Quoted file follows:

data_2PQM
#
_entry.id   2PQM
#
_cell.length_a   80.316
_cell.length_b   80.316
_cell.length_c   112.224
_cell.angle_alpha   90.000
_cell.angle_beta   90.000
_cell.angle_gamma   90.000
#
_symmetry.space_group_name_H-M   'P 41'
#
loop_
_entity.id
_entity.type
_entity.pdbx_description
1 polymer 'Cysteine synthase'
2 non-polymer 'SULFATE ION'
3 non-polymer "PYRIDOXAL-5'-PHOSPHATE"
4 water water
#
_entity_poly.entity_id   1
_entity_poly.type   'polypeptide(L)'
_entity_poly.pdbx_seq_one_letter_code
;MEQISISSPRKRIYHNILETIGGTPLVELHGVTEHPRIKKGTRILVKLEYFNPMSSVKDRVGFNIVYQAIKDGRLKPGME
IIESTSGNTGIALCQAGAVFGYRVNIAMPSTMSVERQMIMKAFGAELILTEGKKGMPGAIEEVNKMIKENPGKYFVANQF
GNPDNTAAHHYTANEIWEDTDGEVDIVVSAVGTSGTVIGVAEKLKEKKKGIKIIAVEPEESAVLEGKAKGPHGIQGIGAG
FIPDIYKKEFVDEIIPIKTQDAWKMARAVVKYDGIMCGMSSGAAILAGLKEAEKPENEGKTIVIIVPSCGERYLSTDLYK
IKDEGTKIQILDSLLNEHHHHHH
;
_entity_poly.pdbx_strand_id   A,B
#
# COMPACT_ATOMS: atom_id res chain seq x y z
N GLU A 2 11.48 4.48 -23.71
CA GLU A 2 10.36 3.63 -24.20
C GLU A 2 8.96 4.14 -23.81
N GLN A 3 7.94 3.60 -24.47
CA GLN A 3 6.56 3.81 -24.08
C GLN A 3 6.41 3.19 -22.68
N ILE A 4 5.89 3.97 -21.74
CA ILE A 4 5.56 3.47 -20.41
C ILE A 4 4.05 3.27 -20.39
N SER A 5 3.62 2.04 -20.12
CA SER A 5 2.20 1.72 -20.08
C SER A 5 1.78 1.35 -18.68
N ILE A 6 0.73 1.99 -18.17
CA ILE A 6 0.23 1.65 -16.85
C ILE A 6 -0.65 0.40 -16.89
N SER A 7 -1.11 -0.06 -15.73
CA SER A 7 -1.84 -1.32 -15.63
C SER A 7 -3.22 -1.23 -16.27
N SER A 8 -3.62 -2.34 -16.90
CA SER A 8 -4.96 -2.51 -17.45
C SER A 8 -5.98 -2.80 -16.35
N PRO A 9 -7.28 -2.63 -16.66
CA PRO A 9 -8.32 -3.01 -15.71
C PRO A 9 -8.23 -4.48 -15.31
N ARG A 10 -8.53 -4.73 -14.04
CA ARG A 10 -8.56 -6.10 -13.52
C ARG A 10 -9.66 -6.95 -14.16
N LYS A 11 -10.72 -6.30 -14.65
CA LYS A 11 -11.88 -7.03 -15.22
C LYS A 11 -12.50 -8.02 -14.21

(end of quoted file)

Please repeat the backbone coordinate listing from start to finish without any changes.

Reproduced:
data_2PQM
#
_entry.id   2PQM
#
_cell.length_a   80.316
_cell.length_b   80.316
_cell.length_c   112.224
_cell.angle_alpha   90.000
_cell.angle_beta   90.000
_cell.angle_gamma   90.000
#
_symmetry.space_group_name_H-M   'P 41'
#
loop_
_entity.id
_entity.type
_entity.pdbx_description
1 polymer 'Cysteine synthase'
2 non-polymer 'SULFATE ION'
3 non-polymer "PYRIDOXAL-5'-PHOSPHATE"
4 water water
#
_entity_poly.entity_id   1
_entity_poly.type   'polypeptide(L)'
_entity_poly.pdbx_seq_one_letter_code
;MEQISISSPRKRIYHNILETIGGTPLVELHGVTEHPRIKKGTRILVKLEYFNPMSSVKDRVGFNIVYQAIKDGRLKPGME
IIESTSGNTGIALCQAGAVFGYRVNIAMPSTMSVERQMIMKAFGAELILTEGKKGMPGAIEEVNKMIKENPGKYFVANQF
GNPDNTAAHHYTANEIWEDTDGEVDIVVSAVGTSGTVIGVAEKLKEKKKGIKIIAVEPEESAVLEGKAKGPHGIQGIGAG
FIPDIYKKEFVDEIIPIKTQDAWKMARAVVKYDGIMCGMSSGAAILAGLKEAEKPENEGKTIVIIVPSCGERYLSTDLYK
IKDEGTKIQILDSLLNEHHHHHH
;
_entity_poly.pdbx_strand_id   A,B
#
# COMPACT_ATOMS: atom_id res chain seq x y z
N GLU A 2 11.48 4.48 -23.71
CA GLU A 2 10.36 3.63 -24.20
C GLU A 2 8.96 4.14 -23.81
N GLN A 3 7.94 3.60 -24.47
CA GLN A 3 6.56 3.81 -24.08
C GLN A 3 6.41 3.19 -22.68
N ILE A 4 5.89 3.97 -21.74
CA ILE A 4 5.56 3.47 -20.41
C ILE A 4 4.05 3.27 -20.39
N SER A 5 3.62 2.04 -20.12
CA SER A 5 2.20 1.72 -20.08
C SER A 5 1.78 1.35 -18.68
N ILE A 6 0.73 1.99 -18.17
CA ILE A 6 0.23 1.65 -16.85
C ILE A 6 -0.65 0.40 -16.89
N SER A 7 -1.11 -0.06 -15.73
CA SER A 7 -1.84 -1.32 -15.63
C SER A 7 -3.22 -1.23 -16.27
N SER A 8 -3.62 -2.34 -16.90
CA SER A 8 -4.96 -2.51 -17.45
C SER A 8 -5.98 -2.80 -16.35
N PRO A 9 -7.28 -2.63 -16.66
CA PRO A 9 -8.32 -3.01 -15.71
C PRO A 9 -8.23 -4.48 -15.31
N ARG A 10 -8.53 -4.73 -14.04
CA ARG A 10 -8.56 -6.10 -13.52
C ARG A 10 -9.66 -6.95 -14.16
N LYS A 11 -10.72 -6.30 -14.65
CA LYS A 11 -11.88 -7.03 -15.22
C LYS A 11 -12.50 -8.02 -14.21